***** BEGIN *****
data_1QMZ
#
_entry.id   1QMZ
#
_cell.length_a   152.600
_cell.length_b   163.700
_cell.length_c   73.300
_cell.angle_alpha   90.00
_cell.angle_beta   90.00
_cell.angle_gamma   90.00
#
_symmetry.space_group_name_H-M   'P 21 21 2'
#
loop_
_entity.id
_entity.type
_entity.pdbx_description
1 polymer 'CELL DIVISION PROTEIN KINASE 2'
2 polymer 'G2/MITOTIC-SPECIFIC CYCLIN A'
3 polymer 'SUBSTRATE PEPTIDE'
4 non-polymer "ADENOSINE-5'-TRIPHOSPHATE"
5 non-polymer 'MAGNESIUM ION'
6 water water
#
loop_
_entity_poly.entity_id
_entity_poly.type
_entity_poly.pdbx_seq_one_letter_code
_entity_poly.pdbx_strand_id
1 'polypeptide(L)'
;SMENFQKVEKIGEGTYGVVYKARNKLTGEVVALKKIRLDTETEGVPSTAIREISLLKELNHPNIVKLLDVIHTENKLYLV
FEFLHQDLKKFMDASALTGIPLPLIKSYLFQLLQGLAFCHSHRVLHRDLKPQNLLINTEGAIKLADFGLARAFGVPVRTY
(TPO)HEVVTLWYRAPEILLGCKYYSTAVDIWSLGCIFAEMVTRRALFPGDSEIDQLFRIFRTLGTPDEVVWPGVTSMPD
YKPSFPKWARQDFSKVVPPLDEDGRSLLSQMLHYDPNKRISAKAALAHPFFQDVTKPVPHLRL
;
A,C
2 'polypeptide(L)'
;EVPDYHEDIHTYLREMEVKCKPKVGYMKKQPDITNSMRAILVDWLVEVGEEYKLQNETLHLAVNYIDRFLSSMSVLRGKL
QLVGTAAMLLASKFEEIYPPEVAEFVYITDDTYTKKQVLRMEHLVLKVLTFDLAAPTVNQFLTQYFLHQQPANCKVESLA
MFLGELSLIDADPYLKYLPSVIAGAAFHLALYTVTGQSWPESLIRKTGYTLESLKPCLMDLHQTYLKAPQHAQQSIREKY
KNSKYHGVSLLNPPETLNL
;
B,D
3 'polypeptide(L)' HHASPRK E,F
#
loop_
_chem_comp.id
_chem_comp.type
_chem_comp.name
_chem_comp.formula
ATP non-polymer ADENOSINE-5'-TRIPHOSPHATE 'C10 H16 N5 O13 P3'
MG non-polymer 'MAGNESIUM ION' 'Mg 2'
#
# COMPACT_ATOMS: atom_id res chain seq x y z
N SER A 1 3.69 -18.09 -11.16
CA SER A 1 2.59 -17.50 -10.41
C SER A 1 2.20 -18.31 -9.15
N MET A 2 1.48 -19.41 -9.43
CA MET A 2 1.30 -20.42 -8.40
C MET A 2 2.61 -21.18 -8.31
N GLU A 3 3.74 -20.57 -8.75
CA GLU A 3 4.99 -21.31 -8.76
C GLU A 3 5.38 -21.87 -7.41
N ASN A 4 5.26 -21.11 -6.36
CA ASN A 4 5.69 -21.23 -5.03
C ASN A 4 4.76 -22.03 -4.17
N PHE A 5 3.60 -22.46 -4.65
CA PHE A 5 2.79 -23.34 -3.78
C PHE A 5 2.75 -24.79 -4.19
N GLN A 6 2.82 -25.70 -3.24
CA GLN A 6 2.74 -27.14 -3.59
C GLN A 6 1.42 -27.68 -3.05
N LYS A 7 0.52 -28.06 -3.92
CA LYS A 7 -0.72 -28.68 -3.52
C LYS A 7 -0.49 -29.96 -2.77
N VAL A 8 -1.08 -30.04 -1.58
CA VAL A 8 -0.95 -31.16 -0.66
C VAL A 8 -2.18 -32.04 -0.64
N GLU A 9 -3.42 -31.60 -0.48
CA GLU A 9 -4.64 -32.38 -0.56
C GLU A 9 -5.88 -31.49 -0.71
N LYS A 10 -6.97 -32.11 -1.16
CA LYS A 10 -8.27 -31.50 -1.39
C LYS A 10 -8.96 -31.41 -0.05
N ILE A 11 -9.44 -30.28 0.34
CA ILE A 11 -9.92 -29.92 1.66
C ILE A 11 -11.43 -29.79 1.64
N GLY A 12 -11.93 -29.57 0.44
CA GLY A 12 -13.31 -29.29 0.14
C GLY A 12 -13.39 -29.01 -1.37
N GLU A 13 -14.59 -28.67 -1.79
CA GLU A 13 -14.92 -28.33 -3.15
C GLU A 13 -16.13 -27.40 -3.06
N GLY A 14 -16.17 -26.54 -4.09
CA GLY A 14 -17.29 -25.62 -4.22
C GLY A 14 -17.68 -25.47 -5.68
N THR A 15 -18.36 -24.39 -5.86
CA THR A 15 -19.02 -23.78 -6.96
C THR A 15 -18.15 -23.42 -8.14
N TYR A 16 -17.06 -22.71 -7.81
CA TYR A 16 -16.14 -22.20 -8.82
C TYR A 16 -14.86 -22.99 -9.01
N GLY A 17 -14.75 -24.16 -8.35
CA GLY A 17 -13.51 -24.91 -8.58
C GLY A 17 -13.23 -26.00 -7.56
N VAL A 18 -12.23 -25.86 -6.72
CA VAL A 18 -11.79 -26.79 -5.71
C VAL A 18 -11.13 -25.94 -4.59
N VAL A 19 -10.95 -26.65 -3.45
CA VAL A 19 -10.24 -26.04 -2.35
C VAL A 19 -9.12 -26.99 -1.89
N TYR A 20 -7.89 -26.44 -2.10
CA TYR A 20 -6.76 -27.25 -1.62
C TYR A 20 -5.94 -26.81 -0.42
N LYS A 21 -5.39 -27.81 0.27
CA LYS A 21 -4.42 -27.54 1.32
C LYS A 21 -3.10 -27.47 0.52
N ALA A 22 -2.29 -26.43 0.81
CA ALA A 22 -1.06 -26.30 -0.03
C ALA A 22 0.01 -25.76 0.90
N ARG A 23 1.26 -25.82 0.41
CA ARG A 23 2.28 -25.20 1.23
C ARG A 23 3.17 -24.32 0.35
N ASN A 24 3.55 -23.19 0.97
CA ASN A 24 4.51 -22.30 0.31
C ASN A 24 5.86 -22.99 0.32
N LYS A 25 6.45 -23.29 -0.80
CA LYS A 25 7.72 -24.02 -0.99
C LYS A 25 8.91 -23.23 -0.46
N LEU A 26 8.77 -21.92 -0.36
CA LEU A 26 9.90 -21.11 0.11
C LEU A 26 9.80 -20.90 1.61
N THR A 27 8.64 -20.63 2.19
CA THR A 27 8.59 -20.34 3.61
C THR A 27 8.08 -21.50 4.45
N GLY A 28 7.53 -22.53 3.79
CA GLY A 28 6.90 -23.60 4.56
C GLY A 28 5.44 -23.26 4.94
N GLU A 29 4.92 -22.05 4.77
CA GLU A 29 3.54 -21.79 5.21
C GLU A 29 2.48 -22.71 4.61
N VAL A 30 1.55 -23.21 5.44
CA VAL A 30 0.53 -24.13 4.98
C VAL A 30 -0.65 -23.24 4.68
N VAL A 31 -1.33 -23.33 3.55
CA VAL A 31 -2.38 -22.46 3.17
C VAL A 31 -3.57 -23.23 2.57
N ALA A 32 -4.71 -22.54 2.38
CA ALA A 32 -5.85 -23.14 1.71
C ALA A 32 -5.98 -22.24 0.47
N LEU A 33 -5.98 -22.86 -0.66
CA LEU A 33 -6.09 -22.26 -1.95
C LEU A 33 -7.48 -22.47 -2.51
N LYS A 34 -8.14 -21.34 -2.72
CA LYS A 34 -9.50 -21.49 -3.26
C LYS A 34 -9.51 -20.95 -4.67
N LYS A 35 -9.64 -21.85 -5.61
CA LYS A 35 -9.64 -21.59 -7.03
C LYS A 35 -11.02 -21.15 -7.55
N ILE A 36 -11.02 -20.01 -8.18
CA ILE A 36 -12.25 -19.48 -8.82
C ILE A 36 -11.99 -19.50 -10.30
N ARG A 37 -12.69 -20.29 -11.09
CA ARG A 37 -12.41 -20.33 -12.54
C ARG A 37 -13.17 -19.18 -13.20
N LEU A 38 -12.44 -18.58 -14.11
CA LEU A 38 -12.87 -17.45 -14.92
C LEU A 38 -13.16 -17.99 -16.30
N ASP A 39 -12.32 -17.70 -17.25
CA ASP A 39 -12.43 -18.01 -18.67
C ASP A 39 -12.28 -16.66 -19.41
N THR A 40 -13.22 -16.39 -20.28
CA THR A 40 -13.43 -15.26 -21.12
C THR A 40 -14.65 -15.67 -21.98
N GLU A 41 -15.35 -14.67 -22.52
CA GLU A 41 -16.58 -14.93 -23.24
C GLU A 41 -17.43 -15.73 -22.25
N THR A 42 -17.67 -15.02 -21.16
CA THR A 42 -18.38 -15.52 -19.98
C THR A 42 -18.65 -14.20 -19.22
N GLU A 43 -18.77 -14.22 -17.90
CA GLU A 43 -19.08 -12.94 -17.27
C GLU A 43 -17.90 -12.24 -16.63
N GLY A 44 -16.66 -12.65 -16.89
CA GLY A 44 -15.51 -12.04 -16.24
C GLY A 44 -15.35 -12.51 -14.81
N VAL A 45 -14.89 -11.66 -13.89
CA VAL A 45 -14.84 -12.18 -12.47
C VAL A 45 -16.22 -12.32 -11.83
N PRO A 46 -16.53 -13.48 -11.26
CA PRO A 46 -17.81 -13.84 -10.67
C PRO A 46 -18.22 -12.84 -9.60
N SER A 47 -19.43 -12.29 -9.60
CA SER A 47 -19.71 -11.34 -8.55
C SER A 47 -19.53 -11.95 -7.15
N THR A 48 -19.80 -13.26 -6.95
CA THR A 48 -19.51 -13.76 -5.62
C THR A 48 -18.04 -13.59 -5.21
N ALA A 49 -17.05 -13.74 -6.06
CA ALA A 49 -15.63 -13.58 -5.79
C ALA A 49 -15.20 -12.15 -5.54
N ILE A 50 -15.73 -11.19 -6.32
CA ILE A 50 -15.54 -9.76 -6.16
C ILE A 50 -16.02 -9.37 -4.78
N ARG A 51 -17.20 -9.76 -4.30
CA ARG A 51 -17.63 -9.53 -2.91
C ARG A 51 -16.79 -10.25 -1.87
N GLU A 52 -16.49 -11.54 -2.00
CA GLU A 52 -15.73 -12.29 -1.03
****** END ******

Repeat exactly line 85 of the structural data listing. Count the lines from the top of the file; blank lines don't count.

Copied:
N ILE A 11 -9.44 -30.28 0.34